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Corporate Law

Zachary has over 20 years of experience as a Corporate Attorney.  Corporate Law is the heart, soul, and life-blood of every business – no company can be created without it, and no company can survive long-term without it.


Corporate Law is a body of laws that govern the rights, relations, and conduct of both individuals (owners, officers, and directors) and the business itself.  Companies (whether Corporations, LLCs, or LPs) are created pursuant to the laws of each state. In the State of Florida.


Corporate Law involves the following types of company matters:


Company And Subsidiary Formation.


Corporations, LLCs, and LPs must be formed, and approved, by the State of Florida.  There are important differences between Corporations, LLCs, and LPs.  The first and most important step is to determine which type of legal entity is best for you and your business.


Shareholder & Operating Agreements.


Shareholder Agreements are for Corporations, and Operating Agreements are for LLCs.  In either case, these Agreements are extremely important because they explain how the company will be operated, and what the rights, duties, liabilities, and obligations are for shareholders.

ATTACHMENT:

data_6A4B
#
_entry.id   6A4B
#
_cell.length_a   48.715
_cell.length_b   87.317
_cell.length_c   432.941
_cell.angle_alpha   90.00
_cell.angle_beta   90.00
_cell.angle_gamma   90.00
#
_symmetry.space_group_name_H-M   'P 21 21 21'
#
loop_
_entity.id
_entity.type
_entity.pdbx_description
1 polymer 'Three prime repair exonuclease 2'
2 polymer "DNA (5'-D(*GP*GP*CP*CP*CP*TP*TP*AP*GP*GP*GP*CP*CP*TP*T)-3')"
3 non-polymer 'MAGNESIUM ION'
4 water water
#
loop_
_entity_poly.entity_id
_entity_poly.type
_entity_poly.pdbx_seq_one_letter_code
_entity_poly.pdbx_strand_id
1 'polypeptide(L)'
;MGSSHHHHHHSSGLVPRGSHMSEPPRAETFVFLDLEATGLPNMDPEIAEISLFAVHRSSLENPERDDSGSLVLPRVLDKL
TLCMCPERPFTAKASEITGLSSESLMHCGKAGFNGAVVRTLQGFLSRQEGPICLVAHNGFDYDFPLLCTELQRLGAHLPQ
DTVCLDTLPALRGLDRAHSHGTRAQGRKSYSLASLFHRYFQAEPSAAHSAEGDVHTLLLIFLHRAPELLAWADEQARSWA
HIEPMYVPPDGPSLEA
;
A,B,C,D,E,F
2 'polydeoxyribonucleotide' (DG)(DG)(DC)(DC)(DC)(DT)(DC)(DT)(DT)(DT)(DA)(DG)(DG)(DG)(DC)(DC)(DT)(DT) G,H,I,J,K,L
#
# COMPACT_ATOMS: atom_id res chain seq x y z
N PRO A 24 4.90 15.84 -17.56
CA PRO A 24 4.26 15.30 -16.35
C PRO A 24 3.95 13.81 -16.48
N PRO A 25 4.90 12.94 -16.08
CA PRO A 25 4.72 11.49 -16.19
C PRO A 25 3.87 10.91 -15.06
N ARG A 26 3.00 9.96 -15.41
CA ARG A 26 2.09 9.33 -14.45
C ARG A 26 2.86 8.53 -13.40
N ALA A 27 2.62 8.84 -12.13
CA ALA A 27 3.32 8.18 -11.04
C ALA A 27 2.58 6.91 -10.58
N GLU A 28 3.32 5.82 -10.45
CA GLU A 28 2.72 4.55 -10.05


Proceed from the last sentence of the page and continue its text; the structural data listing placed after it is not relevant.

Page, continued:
Board Meetings.


Board meetings are necessary to review the health of a company, and to discuss and to vote on strategies to protect and grow the business.  Board meetings are also important to assist in keeping the corporate veil and shield shareholders from personal liability.  A Corporate Attorney’s attendance and participation at Board meetings is crucial - if a Board of Directors willfully and intentionally goes against the legal advice of its General Counsel, then it is possible that a Board’s “Errors and Omissions” insurance policy may not cover the financial losses caused by the Board’s vote and actions.  Accordingly, it is very important for a company to have an experienced General Counsel at each Board meeting.


Board Resolutions.


Board resolutions reflect the decisions of the Board in writing.  The importance of having resolutions is that it makes it clear what the topic was, and how each Board member voted.  Accordingly, having resolutions is also important if a Board’s decision is questioned for any reason (either by a Shareholder, Insurance Company, the Government, or adversary in any legal proceeding).

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